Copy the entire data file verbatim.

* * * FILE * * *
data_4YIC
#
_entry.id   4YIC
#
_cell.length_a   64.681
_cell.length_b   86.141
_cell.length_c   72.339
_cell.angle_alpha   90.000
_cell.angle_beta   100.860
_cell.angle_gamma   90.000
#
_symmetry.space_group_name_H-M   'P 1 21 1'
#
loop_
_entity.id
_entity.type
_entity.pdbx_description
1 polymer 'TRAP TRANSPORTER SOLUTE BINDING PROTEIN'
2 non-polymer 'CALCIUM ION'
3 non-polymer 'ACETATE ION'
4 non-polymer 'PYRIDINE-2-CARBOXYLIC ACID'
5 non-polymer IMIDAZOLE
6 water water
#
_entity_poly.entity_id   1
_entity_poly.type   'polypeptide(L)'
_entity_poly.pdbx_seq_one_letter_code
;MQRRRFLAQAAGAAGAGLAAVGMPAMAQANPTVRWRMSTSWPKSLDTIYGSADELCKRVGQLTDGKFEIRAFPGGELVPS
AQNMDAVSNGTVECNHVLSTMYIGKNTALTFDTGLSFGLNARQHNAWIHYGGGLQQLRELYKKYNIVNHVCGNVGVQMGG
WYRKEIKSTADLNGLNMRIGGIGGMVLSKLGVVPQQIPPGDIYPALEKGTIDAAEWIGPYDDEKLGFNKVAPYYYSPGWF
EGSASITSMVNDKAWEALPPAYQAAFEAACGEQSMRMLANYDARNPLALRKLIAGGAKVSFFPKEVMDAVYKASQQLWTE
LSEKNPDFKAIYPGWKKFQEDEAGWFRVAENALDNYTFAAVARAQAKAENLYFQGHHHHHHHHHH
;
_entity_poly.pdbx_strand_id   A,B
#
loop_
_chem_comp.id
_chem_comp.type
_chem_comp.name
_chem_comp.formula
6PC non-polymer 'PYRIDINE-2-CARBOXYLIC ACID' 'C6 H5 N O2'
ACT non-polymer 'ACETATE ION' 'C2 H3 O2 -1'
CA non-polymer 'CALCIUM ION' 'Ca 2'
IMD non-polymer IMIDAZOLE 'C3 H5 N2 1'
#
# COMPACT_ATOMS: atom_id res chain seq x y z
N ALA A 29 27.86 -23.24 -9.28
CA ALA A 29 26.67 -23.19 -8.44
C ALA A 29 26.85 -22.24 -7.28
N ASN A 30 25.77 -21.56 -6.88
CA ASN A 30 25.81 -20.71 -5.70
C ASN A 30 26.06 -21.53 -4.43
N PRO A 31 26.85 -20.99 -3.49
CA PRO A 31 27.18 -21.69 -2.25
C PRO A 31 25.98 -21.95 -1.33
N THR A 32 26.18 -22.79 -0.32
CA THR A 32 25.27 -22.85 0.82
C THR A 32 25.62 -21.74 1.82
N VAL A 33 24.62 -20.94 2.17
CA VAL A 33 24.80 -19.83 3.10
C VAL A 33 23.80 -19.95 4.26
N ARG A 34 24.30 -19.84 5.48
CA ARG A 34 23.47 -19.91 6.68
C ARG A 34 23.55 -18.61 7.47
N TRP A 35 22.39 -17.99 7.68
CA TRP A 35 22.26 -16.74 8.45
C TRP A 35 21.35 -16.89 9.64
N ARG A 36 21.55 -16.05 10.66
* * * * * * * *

data_4YIC
#
_entry.id   4YIC
#
_cell.length_a   64.681
_cell.length_b   86.141
_cell.length_c   72.339
_cell.angle_alpha   90.000
_cell.angle_beta   100.860
_cell.angle_gamma   90.000
#
_symmetry.space_group_name_H-M   'P 1 21 1'
#
loop_
_entity.id
_entity.type
_entity.pdbx_description
1 polymer 'TRAP TRANSPORTER SOLUTE BINDING PROTEIN'
2 non-polymer 'CALCIUM ION'
3 non-polymer 'ACETATE ION'
4 non-polymer 'PYRIDINE-2-CARBOXYLIC ACID'
5 non-polymer IMIDAZOLE
6 water water
#
_entity_poly.entity_id   1
_entity_poly.type   'polypeptide(L)'
_entity_poly.pdbx_seq_one_letter_code
;MQRRRFLAQAAGAAGAGLAAVGMPAMAQANPTVRWRMSTSWPKSLDTIYGSADELCKRVGQLTDGKFEIRAFPGGELVPS
AQNMDAVSNGTVECNHVLSTMYIGKNTALTFDTGLSFGLNARQHNAWIHYGGGLQQLRELYKKYNIVNHVCGNVGVQMGG
WYRKEIKSTADLNGLNMRIGGIGGMVLSKLGVVPQQIPPGDIYPALEKGTIDAAEWIGPYDDEKLGFNKVAPYYYSPGWF
EGSASITSMVNDKAWEALPPAYQAAFEAACGEQSMRMLANYDARNPLALRKLIAGGAKVSFFPKEVMDAVYKASQQLWTE
LSEKNPDFKAIYPGWKKFQEDEAGWFRVAENALDNYTFAAVARAQAKAENLYFQGHHHHHHHHHH
;
_entity_poly.pdbx_strand_id   A,B
#
loop_
_chem_comp.id
_chem_comp.type
_chem_comp.name
_chem_comp.formula
6PC non-polymer 'PYRIDINE-2-CARBOXYLIC ACID' 'C6 H5 N O2'
ACT non-polymer 'ACETATE ION' 'C2 H3 O2 -1'
CA non-polymer 'CALCIUM ION' 'Ca 2'
IMD non-polymer IMIDAZOLE 'C3 H5 N2 1'
#
# COMPACT_ATOMS: atom_id res chain seq x y z
N ALA A 29 27.86 -23.24 -9.28
CA ALA A 29 26.67 -23.19 -8.44
C ALA A 29 26.85 -22.24 -7.28
N ASN A 30 25.77 -21.56 -6.88
CA ASN A 30 25.81 -20.71 -5.70
C ASN A 30 26.06 -21.53 -4.43
N PRO A 31 26.85 -20.99 -3.49
CA PRO A 31 27.18 -21.69 -2.25
C PRO A 31 25.98 -21.95 -1.33
N THR A 32 26.18 -22.79 -0.32
CA THR A 32 25.27 -22.85 0.82
C THR A 32 25.62 -21.74 1.82
N VAL A 33 24.62 -20.94 2.17
CA VAL A 33 24.80 -19.83 3.10
C VAL A 33 23.80 -19.95 4.26
N ARG A 34 24.30 -19.84 5.48
CA ARG A 34 23.47 -19.91 6.68
C ARG A 34 23.55 -18.61 7.47
N TRP A 35 22.39 -17.99 7.68
CA TRP A 35 22.26 -16.74 8.45
C TRP A 35 21.35 -16.89 9.64
N ARG A 36 21.55 -16.05 10.66